Definition: The Elasticity of Demand is a measure of sensitiveness of demand to the change in the price of the commodity.
Determinants of Elasticity of Demand
Apart from the price, there are several other factors that influence the elasticity of demand. These are:
- Consumer Income: The income of the consumer also affects the elasticity of demand. For high-income groups, the demand is said to be less elastic as the rise or fall in the price will not have much effect on the demand for a product. Whereas, in case of the low-income groups, the demand is said to be elastic and rise and fall in the price have a significant effect on the quantity demanded. Such as when the price falls the demand increases and vice-versa.
- Amount of Money Spent: The elasticity of demand for a product is determined by the proportion of income spent by the individual on that product. In case of certain goods, such as matchbox, salt a consumer spends a very small amount of his income, let’s say Rs 2, then even if their prices rise the demand for these products will not be affected to a great extent. Thus, the demand for such products is said to be inelastic.
Whereas foods and clothing are the items where an individual spends a major proportion of his income and therefore, if there is any change in the price of these items, the demand will get affected.
- Nature of Commodity: The elasticity of demand also depends on the nature of the commodity. The product can be categorized as luxury, convenience, necessary goods. The demand for the necessities of life, such as food and clothing is inelastic as their demand cannot be postponed. The demand for the Comfort Goods is neither elastic nor inelastic. As with the rise and fall in their prices, the demand decreases or increases moderately.
Whereas the demand for the luxury goods is said to be highly elastic because even with a slight change in its price the demand changes significantly. But, however, the demand for the prestige goods is said to be inelastic, because people are ready to buy these commodities at any price, such as antiques, gems, stones, etc.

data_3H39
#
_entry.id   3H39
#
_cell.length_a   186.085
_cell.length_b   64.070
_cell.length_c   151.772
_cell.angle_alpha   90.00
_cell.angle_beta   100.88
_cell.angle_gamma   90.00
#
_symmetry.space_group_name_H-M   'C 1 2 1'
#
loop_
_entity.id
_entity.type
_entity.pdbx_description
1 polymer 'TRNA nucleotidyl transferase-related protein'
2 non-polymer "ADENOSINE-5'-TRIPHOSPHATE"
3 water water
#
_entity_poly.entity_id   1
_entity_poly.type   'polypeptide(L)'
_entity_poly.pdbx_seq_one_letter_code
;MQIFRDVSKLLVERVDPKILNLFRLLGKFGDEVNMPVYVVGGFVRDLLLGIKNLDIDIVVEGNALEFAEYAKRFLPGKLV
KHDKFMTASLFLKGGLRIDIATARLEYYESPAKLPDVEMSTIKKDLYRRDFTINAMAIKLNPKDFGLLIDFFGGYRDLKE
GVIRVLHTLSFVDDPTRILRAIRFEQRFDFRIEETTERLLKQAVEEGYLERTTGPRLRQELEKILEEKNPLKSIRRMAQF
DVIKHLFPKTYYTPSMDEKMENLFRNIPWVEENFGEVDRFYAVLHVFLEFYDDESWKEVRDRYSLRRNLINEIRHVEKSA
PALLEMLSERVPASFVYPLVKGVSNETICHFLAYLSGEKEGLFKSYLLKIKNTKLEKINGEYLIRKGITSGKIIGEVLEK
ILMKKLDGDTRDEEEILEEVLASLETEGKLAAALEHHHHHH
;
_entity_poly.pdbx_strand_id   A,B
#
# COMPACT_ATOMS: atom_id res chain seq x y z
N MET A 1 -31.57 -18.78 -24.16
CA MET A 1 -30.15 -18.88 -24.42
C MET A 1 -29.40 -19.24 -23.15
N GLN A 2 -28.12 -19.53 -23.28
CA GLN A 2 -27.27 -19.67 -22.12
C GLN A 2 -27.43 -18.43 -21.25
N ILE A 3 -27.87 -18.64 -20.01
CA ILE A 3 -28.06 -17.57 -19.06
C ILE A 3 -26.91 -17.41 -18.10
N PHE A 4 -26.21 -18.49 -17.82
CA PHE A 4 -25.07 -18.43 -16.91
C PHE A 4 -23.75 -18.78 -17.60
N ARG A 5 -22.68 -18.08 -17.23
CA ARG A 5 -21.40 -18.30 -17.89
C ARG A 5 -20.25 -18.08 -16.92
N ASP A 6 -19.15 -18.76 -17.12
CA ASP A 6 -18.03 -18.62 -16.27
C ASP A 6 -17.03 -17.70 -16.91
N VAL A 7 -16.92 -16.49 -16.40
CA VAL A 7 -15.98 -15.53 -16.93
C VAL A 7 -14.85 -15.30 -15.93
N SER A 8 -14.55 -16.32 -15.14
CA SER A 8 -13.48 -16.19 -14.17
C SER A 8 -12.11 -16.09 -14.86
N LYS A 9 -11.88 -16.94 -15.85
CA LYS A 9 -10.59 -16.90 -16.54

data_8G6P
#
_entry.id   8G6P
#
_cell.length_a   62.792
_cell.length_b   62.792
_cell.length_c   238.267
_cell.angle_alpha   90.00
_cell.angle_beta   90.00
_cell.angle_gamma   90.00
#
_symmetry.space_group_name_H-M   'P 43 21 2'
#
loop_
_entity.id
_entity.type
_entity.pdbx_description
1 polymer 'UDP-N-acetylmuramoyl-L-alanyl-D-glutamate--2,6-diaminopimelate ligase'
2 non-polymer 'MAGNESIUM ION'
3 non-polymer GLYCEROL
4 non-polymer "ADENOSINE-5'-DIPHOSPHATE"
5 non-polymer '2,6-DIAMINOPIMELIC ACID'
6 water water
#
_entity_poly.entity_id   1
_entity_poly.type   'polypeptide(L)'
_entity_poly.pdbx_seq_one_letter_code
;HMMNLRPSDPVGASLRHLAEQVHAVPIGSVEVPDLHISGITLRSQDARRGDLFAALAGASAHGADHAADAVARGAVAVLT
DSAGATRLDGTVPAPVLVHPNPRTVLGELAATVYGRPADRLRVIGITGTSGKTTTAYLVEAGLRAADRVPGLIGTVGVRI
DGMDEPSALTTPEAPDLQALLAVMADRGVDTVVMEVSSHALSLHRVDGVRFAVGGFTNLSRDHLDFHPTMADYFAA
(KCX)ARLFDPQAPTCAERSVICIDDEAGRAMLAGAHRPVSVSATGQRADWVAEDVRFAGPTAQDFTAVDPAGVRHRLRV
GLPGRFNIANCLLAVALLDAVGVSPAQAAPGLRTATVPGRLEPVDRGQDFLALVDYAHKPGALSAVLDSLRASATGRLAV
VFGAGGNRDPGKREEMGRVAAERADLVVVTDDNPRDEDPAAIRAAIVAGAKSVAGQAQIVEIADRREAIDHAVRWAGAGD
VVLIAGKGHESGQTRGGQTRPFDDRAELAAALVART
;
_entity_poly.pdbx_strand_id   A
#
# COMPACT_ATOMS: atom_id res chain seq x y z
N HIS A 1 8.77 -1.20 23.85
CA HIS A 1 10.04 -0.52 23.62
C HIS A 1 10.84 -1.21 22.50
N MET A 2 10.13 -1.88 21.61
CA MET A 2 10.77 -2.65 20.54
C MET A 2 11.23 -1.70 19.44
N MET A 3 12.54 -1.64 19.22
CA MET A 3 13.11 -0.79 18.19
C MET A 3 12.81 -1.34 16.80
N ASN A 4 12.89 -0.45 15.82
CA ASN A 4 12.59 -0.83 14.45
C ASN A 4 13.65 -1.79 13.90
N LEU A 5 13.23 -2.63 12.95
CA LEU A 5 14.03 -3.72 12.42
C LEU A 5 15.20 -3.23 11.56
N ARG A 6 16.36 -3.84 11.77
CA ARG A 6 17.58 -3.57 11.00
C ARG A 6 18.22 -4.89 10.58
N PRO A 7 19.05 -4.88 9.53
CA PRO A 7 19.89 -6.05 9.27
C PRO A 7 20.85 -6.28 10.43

- Several Uses of Commodity: The elasticity of demand also depends on the number of uses of the commodity. Such as, if the commodity is used for a single purpose, then the change in the price will affect the demand for commodity only in that use, and thus the demand for that commodity is said to be inelastic. Whereas, if the product has several uses, such as raw material coal, iron, steel, etc., then the change in their price will affect the demand for these commodities in its many uses. Thus, the demand for such products is said to be elastic.
- Whether the Demand can be Postponed or not: If the demand for a particular product cannot be postponed then, the demand is said to be inelastic. Such as, Wheat is required in daily life and hence its demand cannot be postponed. On the other hand, the items whose demand can be postponed is said to have elastic demand. Such as the demand for the furniture can be postponed until the time its prices fall.
- Existence of Substitutes: The substitutes are the goods which can be used in place of one another. The goods which have close substitutes are said to have elastic demand. Such as, tea and coffee are close substitutes and if the price of tea increases, then people will switch to the coffee and demand for the tea will decrease significantly. Whereas, if there are no close substitutes for a product, then its demand is said to be inelastic. Such as salt and sugar do not have their close substitutes and hence lower is their price elasticity.
- Joint Demand: The elasticity of demand also depends on the complementary goods, the goods which are used jointly. Such as car and petrol, pen and ink, etc. Here the elasticity of demand of secondary (supporting) commodity depends on the elasticity of demand of the major commodity. Such as, if the demand for pen is inelastic, then the demand for the ink will also be less elastic.
- Range of Prices: The price range in which the commodities lie also affects the elasticity of demand. Such as the higher range products are usually bought by the rich people, and they do not care much about the change in the price and hence the demand for such higher range commodities is said to be inelastic.
Also, the lower range commodities have inelastic demand because these are already low priced and can be bought by any sections of the society. But the commodities in middle range prices are said to have an elastic demand because with the fall in the prices the middle class and the lower middle class are induced to buy that commodity and therefore the demand increases. But however, if the prices are increased the consumption reduces and as a result demand falls.
Thus, these are some of the important determinants of elasticity of demand that every firm should understand properly before deciding on the price of their offerings.